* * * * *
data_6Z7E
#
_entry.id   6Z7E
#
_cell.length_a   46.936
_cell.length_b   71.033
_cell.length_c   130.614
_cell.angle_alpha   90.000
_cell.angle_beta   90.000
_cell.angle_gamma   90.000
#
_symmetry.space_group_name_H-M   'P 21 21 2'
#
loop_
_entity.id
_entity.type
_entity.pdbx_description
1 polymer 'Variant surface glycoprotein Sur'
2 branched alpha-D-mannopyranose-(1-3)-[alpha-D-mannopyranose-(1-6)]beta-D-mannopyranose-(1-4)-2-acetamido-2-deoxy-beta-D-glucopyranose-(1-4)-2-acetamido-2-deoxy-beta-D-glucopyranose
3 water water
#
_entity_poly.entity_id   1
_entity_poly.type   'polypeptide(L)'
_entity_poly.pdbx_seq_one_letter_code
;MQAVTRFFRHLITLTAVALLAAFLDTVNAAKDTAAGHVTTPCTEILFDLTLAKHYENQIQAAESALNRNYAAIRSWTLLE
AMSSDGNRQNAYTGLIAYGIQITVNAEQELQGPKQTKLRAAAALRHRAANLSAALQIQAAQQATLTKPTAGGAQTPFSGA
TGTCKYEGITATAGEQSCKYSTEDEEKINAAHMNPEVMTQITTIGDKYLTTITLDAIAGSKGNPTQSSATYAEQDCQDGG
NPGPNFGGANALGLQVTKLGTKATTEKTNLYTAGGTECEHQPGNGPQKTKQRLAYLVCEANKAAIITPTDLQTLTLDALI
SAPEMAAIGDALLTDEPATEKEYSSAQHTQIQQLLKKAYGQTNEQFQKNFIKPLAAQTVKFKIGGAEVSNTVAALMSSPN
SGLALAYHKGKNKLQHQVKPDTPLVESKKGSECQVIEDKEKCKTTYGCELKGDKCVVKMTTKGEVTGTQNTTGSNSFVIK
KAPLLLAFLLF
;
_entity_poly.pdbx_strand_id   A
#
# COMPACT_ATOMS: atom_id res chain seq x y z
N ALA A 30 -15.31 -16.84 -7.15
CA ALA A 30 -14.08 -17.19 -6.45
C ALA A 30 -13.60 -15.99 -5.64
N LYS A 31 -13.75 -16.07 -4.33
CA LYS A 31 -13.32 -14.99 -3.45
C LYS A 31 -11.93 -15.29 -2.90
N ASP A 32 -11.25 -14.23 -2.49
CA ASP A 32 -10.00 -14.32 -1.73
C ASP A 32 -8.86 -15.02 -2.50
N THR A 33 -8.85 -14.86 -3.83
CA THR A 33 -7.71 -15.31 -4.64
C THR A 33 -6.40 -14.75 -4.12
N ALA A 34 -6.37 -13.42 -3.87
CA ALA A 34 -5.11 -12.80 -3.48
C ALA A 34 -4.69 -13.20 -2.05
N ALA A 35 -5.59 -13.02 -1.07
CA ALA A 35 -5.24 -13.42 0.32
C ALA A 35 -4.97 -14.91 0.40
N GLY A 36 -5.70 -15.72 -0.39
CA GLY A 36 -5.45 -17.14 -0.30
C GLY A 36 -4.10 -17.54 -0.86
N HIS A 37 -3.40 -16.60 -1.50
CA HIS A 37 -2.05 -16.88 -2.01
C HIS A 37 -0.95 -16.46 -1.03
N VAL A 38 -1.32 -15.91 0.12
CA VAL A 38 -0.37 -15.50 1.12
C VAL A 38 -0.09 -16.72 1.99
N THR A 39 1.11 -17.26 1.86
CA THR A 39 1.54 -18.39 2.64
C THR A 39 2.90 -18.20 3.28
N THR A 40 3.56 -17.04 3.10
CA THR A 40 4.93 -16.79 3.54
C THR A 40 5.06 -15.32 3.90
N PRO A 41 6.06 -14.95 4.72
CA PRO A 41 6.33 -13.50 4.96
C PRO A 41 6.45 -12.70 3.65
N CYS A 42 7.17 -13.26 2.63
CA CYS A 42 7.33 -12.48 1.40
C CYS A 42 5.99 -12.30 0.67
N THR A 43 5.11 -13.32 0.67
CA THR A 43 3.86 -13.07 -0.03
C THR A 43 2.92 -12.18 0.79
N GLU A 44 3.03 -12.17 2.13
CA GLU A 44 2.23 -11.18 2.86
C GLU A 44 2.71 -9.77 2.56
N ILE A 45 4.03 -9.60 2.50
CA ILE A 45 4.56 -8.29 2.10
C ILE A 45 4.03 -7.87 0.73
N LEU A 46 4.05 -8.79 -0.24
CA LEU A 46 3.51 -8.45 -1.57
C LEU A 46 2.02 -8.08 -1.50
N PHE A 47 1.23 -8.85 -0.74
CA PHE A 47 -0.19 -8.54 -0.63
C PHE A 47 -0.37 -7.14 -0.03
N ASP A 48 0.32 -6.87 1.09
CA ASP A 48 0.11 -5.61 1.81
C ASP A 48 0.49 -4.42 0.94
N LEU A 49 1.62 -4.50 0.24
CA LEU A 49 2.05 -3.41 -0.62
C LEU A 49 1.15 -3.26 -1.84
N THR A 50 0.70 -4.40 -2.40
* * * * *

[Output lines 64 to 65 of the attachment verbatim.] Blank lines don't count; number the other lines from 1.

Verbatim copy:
CA THR A 39 1.54 -18.39 2.64
C THR A 39 2.90 -18.20 3.28